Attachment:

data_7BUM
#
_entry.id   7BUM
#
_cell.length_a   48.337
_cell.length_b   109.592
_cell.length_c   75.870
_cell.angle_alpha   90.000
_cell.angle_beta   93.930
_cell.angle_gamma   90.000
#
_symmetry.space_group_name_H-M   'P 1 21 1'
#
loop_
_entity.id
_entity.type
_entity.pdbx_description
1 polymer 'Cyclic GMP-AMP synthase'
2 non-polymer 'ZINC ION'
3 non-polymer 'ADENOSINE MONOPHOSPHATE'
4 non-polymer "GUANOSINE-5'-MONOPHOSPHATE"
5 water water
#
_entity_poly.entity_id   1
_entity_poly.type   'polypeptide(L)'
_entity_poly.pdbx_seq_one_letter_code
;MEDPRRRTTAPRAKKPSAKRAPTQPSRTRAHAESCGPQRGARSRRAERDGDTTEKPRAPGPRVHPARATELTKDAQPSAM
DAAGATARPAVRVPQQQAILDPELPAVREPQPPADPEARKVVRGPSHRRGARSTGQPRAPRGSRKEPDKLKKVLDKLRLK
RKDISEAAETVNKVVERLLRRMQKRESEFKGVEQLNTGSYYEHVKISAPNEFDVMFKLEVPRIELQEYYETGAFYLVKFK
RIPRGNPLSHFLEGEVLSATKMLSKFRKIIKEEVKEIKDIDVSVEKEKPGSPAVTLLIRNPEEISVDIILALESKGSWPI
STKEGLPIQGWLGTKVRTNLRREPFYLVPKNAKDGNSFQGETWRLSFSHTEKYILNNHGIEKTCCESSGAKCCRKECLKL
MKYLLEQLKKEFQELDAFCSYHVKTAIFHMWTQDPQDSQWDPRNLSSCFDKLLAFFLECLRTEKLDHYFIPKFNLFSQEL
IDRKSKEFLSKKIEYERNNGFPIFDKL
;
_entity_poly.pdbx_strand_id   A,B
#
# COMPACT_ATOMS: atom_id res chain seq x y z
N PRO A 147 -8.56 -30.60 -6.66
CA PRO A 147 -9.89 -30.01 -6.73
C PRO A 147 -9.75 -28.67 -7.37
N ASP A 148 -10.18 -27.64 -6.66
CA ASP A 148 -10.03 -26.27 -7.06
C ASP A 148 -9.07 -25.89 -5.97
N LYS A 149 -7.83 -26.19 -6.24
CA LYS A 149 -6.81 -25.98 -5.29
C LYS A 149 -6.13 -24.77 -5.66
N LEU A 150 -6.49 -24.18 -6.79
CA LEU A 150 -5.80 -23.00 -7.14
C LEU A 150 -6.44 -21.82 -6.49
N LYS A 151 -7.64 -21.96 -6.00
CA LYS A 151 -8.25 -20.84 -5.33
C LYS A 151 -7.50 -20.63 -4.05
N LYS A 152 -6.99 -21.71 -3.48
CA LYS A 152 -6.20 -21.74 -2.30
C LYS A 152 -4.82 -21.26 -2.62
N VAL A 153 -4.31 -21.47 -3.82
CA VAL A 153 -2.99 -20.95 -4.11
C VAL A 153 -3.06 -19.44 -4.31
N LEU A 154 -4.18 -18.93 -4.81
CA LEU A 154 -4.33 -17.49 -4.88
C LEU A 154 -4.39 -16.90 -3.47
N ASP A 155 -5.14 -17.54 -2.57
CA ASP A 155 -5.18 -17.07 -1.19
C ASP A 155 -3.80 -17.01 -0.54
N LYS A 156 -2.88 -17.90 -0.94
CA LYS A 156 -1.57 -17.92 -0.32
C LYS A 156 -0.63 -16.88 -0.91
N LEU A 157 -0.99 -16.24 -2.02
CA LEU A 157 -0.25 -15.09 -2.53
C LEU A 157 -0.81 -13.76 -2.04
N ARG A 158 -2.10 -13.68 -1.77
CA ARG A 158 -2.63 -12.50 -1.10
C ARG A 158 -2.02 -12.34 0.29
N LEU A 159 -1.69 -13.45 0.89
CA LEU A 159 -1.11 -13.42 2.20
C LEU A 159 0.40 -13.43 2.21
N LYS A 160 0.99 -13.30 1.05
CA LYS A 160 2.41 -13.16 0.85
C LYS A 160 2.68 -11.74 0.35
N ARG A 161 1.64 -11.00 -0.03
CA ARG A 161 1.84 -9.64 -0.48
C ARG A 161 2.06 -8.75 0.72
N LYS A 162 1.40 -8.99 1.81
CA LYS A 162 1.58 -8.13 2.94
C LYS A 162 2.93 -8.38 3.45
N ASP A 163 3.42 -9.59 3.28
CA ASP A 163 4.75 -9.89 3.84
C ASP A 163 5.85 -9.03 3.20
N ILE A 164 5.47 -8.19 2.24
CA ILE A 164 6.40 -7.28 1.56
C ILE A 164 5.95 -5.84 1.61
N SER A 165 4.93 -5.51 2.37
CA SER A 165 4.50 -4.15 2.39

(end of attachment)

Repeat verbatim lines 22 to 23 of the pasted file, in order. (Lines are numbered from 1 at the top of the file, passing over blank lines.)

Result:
5 water water
#